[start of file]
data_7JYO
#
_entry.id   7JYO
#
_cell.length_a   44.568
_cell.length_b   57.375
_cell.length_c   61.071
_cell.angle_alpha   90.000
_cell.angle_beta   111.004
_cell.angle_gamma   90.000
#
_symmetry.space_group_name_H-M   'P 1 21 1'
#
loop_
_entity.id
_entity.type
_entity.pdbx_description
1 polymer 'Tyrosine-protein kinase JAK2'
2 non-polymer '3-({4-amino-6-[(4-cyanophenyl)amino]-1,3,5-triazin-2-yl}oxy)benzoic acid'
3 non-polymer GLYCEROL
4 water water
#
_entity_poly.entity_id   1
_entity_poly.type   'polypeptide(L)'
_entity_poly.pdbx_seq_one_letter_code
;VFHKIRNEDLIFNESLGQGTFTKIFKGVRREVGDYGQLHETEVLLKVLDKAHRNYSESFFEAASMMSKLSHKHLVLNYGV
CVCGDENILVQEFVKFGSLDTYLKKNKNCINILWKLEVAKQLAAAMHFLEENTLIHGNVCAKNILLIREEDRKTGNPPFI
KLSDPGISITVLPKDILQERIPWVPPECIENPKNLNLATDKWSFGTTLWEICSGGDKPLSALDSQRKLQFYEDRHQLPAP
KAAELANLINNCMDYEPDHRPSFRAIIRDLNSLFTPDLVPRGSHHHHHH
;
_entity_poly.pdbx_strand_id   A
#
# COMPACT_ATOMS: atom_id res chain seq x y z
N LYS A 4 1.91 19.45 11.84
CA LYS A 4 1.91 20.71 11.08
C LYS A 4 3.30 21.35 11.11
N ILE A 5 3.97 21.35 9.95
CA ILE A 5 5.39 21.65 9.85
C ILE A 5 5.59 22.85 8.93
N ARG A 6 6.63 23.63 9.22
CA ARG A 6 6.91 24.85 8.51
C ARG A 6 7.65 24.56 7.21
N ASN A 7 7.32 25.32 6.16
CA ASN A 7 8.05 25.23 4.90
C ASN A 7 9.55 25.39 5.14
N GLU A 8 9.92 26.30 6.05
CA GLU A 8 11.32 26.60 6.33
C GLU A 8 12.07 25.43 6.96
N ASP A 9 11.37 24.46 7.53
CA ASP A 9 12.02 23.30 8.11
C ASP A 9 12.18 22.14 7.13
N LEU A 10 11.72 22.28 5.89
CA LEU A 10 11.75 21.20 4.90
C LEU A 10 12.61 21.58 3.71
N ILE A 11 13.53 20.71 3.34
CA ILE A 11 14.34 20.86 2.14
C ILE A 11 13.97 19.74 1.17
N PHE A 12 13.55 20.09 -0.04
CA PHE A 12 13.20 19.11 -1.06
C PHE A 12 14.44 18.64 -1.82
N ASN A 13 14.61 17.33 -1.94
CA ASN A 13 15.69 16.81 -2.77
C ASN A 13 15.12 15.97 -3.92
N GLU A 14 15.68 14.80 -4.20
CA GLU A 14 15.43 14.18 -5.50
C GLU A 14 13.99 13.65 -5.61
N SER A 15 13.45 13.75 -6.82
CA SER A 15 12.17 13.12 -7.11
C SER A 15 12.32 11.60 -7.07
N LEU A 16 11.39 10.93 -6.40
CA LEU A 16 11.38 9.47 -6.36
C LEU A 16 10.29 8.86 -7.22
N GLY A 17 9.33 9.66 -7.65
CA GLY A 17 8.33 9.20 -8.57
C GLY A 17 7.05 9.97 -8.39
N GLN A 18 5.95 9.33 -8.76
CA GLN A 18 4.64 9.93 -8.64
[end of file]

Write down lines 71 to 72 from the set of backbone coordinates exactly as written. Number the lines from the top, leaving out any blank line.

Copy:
CA LEU A 16 11.38 9.47 -6.36
C LEU A 16 10.29 8.86 -7.22